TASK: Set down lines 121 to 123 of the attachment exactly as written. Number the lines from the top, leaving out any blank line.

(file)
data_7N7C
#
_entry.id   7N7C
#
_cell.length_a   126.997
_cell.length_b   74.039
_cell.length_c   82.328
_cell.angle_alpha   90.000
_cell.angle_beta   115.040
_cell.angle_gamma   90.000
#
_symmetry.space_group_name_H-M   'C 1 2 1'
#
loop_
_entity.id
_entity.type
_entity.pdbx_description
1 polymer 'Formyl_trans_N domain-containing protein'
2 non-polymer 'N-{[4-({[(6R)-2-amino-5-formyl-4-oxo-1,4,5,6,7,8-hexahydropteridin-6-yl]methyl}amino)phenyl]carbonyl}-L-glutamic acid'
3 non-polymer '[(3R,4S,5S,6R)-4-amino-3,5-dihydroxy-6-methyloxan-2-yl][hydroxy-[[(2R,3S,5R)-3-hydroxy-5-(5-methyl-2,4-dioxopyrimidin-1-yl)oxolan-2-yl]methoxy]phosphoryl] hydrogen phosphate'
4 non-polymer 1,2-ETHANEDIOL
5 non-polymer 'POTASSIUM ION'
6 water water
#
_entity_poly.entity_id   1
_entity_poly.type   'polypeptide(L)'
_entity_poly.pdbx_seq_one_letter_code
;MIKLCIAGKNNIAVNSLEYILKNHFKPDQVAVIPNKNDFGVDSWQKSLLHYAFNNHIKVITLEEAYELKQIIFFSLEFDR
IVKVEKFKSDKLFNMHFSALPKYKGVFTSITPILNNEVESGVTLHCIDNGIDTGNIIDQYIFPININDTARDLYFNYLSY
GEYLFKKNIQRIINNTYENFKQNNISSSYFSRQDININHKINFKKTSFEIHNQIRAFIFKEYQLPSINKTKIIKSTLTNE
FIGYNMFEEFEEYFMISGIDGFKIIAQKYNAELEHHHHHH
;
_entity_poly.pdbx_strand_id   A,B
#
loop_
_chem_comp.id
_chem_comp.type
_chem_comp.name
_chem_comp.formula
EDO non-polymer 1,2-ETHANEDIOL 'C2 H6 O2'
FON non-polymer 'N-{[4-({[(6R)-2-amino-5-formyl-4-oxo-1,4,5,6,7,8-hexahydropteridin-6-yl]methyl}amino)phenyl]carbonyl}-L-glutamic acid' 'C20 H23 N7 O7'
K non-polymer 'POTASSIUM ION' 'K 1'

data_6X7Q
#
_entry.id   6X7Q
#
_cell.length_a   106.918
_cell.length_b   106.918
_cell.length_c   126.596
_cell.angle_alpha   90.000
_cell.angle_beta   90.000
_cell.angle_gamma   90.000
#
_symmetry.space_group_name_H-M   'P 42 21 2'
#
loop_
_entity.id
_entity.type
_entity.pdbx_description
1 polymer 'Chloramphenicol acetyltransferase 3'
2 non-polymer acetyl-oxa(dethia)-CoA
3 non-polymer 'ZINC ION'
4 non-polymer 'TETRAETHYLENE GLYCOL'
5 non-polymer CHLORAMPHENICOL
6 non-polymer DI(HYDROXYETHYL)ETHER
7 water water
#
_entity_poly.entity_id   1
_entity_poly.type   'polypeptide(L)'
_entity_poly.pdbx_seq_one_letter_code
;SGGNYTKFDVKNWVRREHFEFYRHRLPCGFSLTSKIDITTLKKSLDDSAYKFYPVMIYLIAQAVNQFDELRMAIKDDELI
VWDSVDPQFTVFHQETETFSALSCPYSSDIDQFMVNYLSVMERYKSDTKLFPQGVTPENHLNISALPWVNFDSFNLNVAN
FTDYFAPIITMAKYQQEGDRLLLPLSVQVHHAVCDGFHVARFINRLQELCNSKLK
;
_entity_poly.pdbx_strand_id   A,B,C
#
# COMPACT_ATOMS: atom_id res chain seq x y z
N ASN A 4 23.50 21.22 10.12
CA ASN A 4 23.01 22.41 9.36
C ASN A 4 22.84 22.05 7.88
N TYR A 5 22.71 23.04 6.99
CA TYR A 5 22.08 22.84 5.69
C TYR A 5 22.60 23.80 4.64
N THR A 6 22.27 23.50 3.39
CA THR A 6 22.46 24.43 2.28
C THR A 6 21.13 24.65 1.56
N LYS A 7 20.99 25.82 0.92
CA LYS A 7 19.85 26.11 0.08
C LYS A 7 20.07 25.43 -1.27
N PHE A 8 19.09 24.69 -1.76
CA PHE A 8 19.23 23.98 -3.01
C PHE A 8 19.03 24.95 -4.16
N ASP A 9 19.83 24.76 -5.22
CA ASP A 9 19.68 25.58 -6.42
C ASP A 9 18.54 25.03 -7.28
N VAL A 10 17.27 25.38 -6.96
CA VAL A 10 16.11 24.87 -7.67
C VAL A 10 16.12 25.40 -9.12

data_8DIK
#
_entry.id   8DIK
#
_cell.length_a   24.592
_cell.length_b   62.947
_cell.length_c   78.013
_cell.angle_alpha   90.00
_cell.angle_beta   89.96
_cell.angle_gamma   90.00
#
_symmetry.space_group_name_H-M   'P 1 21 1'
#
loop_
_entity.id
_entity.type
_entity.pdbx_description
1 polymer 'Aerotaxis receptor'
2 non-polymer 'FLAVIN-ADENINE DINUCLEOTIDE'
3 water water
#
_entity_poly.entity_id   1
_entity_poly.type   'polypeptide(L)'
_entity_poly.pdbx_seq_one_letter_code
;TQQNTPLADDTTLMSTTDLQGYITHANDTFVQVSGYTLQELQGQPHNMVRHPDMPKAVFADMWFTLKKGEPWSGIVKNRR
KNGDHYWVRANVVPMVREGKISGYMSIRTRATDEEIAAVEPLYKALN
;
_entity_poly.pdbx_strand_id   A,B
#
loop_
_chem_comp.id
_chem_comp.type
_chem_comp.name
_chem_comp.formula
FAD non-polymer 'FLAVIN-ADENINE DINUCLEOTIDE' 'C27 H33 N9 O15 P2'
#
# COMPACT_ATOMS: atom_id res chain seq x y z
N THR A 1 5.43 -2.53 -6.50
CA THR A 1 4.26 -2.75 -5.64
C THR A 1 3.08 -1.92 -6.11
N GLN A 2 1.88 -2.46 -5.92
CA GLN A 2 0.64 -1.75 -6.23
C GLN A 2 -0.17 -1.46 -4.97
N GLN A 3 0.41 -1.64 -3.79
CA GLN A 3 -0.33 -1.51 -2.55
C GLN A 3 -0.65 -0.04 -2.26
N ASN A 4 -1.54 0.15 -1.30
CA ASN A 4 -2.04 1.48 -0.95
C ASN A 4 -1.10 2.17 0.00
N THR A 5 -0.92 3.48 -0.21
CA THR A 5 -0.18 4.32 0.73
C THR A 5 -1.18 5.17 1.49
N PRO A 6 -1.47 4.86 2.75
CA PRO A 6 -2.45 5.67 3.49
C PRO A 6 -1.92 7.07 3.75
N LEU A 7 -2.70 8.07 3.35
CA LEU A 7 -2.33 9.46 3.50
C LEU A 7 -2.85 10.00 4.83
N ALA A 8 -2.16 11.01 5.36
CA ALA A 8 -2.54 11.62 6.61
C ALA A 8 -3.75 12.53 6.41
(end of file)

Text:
_entity_poly.type   'polypeptide(L)'
_entity_poly.pdbx_seq_one_letter_code
;TQQNTPLADDTTLMSTTDLQGYITHANDTFVQVSGYTLQELQGQPHNMVRHPDMPKAVFADMWFTLKKGEPWSGIVKNRR